Isaiah 38:15
Verse (Click for Chapter)
New International Version
But what can I say? He has spoken to me, and he himself has done this. I will walk humbly all my years because of this anguish of my soul.

New Living Translation
But what could I say? For he himself sent this sickness. Now I will walk humbly throughout my years because of this anguish I have felt.

English Standard Version
What shall I say? For he has spoken to me, and he himself has done it. I walk slowly all my years because of the bitterness of my soul.

New American Standard Bible
"What shall I say? For He has spoken to me, and He Himself has done it; I will wander about all my years because of the bitterness of my soul.

King James Bible
What shall I say? he hath both spoken unto me, and himself hath done it: I shall go softly all my years in the bitterness of my soul.

Holman Christian Standard Bible
What can I say? He has spoken to me, and He Himself has done it. I walk along slowly all my years because of the bitterness of my soul,

International Standard Version
What can I say, so I tell myself, since he has done this to me? I will walk slowly all my years because of my soul's anguish.

NET Bible
What can I say? He has decreed and acted. I will walk slowly all my years because I am overcome with grief.

New Heart English Bible
What will I say? He has both spoken to me, and himself has done it. I will walk carefully all my years because of the anguish of my soul.

GOD'S WORD® Translation
What can I say now that he has spoken to me? He has done this. I will be careful the rest of my life because of my bitter experience.

JPS Tanakh 1917
What shall I say? He hath both spoken unto me, And Himself hath done it; I shall go softly all my years for the bitterness of my soul.

New American Standard 1977
“What shall I say?
            For He has spoken to me, and He Himself has done it;
            I shall wander about all my years because of the bitterness of my soul.

Jubilee Bible 2000
What shall I say? He has both spoken unto me, and he himself has done it; I shall walk softly all my years in the bitterness of my soul.

King James 2000 Bible
What shall I say? he has both spoken unto me, and he himself has done it: I shall go softly all my years in the bitterness of my soul.

American King James Version
What shall I say? he has both spoken to me, and himself has done it: I shall go softly all my years in the bitterness of my soul.

American Standard Version
What shall I say? he hath both spoken unto me, and himself hath done it: I shall go softly all my years because of the bitterness of my soul.

Douay-Rheims Bible
What shall I say, or what shall he answer for me, whereas he himself hath done it? I will recount to thee all my years in the bitterness of my soul.

Darby Bible Translation
What shall I say? He hath both spoken unto me, and himself hath done [it]. I shall go softly all my years in the bitterness of my soul.

English Revised Version
What shall I say? he hath both spoken unto me, and himself hath done it: I shall go softly all my years because of the bitterness of my soul.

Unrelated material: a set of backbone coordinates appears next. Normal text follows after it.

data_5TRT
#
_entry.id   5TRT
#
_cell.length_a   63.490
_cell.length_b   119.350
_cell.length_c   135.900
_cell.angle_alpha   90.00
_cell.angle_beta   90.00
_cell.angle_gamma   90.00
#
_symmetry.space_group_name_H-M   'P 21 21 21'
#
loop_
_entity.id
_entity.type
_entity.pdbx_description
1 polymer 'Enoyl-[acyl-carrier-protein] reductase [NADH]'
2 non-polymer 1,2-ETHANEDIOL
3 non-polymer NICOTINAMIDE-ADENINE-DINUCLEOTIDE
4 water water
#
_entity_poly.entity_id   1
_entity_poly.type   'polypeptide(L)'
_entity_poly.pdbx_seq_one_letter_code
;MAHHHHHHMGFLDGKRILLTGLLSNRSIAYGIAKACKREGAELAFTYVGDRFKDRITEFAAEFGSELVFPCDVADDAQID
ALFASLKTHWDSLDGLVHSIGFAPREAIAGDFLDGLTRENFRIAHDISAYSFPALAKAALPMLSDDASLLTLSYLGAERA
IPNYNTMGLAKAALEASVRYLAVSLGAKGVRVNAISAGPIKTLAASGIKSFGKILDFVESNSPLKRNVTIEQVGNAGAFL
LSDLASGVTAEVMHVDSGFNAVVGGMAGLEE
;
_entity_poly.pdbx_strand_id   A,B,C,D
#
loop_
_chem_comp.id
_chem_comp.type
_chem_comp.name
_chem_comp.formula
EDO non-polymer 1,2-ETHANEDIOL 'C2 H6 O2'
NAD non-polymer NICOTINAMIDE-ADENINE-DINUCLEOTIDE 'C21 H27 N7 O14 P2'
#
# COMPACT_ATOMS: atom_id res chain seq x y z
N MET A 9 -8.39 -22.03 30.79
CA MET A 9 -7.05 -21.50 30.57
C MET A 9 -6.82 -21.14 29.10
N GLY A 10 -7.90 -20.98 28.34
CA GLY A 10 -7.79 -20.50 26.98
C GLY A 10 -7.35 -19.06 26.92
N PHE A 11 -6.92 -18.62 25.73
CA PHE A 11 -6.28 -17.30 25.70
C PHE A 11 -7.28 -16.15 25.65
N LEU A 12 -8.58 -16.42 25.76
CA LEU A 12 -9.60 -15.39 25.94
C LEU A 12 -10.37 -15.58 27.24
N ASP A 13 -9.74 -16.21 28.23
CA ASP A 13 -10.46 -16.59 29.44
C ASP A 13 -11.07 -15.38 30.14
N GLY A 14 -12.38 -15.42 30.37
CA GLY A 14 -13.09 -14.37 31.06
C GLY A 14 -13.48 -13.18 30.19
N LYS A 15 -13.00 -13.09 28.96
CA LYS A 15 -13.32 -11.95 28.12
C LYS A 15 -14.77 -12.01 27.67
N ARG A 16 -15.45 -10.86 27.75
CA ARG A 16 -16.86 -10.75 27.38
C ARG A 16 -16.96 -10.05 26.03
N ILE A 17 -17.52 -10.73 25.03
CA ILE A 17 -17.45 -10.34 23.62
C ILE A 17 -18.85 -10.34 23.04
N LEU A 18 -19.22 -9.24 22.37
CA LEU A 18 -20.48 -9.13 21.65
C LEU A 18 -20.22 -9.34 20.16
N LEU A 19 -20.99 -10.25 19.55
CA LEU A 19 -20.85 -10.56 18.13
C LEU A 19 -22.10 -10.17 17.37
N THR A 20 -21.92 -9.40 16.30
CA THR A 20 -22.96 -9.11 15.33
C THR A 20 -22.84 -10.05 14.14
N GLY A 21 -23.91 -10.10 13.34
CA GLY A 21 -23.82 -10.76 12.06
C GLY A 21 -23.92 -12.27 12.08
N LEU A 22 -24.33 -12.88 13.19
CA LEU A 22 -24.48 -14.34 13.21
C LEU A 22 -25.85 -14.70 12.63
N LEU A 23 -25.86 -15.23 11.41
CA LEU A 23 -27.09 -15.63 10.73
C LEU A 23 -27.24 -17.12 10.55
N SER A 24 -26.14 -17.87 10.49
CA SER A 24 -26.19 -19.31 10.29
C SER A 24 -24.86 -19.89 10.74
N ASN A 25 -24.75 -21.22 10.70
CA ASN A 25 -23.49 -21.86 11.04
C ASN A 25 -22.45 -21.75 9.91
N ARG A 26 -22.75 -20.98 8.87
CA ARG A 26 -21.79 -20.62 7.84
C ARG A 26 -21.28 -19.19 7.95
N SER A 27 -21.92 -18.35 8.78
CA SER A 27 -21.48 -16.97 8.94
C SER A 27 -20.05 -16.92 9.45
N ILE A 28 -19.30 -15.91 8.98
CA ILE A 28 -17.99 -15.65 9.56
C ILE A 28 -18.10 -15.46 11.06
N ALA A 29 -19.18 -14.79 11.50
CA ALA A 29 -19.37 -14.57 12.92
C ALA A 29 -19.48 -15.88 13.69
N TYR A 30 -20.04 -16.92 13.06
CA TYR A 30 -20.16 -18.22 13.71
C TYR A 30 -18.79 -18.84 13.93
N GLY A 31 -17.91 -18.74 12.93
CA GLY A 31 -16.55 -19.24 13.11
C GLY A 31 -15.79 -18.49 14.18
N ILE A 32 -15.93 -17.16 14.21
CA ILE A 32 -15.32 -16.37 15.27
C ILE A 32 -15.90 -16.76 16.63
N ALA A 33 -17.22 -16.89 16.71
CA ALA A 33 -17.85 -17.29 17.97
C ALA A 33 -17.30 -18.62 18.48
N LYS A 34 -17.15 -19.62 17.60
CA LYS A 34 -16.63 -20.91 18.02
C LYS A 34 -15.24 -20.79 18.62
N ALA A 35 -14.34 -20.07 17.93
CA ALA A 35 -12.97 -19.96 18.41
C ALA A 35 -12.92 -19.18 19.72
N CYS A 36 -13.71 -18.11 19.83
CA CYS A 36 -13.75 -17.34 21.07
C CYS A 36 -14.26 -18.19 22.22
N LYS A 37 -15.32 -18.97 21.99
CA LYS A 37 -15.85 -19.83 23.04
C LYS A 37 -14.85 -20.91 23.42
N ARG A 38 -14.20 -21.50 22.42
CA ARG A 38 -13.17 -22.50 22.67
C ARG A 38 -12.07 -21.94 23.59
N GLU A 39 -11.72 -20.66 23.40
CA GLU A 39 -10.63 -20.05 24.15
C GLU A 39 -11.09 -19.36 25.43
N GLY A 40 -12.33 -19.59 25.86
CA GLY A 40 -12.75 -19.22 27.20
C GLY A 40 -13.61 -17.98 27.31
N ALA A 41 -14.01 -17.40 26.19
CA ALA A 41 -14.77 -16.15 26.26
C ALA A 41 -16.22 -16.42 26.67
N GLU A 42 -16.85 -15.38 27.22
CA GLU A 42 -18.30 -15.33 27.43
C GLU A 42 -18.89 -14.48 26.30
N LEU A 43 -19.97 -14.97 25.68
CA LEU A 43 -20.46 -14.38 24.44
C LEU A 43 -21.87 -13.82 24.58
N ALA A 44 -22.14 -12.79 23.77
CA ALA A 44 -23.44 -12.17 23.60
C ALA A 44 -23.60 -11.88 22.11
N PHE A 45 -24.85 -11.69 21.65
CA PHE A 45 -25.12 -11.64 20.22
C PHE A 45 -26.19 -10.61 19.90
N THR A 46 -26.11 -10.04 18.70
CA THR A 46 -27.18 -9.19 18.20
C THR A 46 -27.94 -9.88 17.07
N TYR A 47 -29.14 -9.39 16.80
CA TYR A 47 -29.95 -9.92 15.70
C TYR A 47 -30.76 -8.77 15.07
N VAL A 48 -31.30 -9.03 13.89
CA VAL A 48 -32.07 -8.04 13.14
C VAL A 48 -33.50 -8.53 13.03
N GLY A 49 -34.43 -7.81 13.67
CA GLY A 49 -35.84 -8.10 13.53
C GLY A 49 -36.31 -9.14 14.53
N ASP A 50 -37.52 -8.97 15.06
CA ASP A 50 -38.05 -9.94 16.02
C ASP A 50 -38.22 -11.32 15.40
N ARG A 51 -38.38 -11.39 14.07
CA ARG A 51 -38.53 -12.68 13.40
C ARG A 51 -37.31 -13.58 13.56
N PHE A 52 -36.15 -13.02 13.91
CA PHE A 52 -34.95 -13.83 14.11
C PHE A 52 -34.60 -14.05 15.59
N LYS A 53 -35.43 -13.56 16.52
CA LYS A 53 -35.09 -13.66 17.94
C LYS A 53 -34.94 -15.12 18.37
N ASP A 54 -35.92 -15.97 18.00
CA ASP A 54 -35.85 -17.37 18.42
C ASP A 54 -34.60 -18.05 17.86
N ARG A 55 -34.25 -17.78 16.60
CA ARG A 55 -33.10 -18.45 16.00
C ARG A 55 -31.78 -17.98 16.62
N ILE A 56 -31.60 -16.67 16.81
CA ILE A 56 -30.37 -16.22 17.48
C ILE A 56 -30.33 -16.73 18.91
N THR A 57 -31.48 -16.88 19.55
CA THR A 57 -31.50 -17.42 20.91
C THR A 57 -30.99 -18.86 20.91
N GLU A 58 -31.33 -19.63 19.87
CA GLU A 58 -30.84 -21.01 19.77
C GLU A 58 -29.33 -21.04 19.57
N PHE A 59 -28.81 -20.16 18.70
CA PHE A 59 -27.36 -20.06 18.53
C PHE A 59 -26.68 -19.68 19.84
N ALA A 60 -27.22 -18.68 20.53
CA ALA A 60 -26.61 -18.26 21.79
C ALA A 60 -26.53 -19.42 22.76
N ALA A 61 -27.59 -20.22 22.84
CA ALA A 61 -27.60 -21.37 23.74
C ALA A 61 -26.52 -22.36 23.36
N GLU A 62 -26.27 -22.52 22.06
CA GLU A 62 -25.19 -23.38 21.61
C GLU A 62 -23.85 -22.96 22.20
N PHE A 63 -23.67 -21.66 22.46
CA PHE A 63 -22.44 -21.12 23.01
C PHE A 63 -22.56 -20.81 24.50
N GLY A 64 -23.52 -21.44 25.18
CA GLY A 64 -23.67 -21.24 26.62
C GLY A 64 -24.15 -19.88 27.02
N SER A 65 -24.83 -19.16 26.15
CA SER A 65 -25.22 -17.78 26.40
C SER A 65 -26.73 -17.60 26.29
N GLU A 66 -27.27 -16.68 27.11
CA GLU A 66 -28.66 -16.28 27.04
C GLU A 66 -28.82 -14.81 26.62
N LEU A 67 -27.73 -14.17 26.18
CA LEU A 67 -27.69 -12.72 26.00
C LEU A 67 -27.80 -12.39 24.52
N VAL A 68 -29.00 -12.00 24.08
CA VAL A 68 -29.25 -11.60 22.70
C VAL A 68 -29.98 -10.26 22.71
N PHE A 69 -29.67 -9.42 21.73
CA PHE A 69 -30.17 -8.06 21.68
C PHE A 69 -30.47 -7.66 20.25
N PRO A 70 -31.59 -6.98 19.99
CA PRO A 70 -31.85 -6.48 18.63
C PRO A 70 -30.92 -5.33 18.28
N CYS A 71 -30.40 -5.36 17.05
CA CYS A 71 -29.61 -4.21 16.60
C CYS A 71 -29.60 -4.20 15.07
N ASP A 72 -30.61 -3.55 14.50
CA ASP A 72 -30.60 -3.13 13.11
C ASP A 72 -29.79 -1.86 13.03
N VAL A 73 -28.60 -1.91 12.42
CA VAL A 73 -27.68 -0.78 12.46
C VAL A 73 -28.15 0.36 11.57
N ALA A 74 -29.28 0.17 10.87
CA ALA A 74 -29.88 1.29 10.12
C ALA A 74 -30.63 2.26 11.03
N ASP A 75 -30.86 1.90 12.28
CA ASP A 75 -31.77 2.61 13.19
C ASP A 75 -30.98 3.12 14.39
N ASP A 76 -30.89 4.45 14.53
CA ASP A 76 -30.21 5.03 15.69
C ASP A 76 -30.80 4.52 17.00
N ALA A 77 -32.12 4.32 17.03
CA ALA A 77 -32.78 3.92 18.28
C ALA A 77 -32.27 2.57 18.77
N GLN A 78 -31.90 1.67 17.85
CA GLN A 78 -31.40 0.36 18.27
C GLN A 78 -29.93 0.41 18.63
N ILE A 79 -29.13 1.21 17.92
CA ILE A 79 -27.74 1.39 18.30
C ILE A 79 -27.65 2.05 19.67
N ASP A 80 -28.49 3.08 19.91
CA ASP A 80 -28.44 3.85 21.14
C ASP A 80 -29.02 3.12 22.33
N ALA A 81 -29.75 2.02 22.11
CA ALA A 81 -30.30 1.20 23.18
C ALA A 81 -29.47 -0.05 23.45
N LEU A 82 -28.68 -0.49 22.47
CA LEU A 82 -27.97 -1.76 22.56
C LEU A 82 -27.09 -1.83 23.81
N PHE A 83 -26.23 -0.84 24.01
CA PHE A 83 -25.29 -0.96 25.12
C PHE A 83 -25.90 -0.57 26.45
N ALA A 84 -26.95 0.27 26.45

Webster's Bible Translation
What shall I say? he hath both spoken to me, and himself hath done it: I shall go softly all my years in the bitterness of my soul.

World English Bible
What will I say? He has both spoken to me, and himself has done it. I will walk carefully all my years because of the anguish of my soul.

Young's Literal Translation
-- What do I say? seeing He said to me, And He Himself hath wrought, I go softly all my years for the bitterness of my soul.
Study Bible
Hezekiah's Song of Thanksgiving
14"Like a swallow, like a crane, so I twitter; I moan like a dove; My eyes look wistfully to the heights; O Lord, I am oppressed, be my security. 15"What shall I say? For He has spoken to me, and He Himself has done it; I will wander about all my years because of the bitterness of my soul. 16"O Lord, by these things men live, And in all these is the life of my spirit; O restore me to health and let me live!…
Cross References
1 Kings 21:27
It came about when Ahab heard these words, that he tore his clothes and put on sackcloth and fasted, and he lay in sackcloth and went about despondently.

Job 7:11
"Therefore I will not restrain my mouth; I will speak in the anguish of my spirit, I will complain in the bitterness of my soul.

Job 10:1
"I loathe my own life; I will give full vent to my complaint; I will speak in the bitterness of my soul.

Psalm 39:9
"I have become mute, I do not open my mouth, Because it is You who have done it.

Proverbs 31:6
Give strong drink to him who is perishing, And wine to him whose life is bitter.

Isaiah 38:17
"Lo, for my own welfare I had great bitterness; It is You who has kept my soul from the pit of nothingness, For You have cast all my sins behind Your back.
Treasury of Scripture

What shall I say? he has both spoken to me, and himself has done it: I shall go softly all my years in the bitterness of my soul.

what

Joshua 7:8 O LORD, what shall I say, when Israel turns their backs before their enemies!

Ezra 9:10 And now, O our God, what shall we say after this? for we have forsaken …

Psalm 39:9,10 I was dumb, I opened not my mouth; because you did it…

John 12:27 Now is my soul troubled; and what shall I say? Father, save me from …

I shall

1 Kings 21:27 And it came to pass, when Ahab heard those words, that he rent his …

in the

1 Samuel 1:10 And she was in bitterness of soul, and prayed to the LORD, and wept sore.

2 Kings 4:27 And when she came to the man of God to the hill, she caught him by …

Job 7:11 Therefore I will not refrain my mouth; I will speak in the anguish …

Job 10:1 My soul is weary of my life; I will leave my complaint on myself; …

Job 21:25 And another dies in the bitterness of his soul, and never eats with pleasure.

(15) What shall I say?--With the same force as in 2Samuel 7:20; Hebrews 11:32. Words fail to express the wonder and the gratitude of the sufferer who has thus been rescued for the fulfilment which followed so immediately on the promise.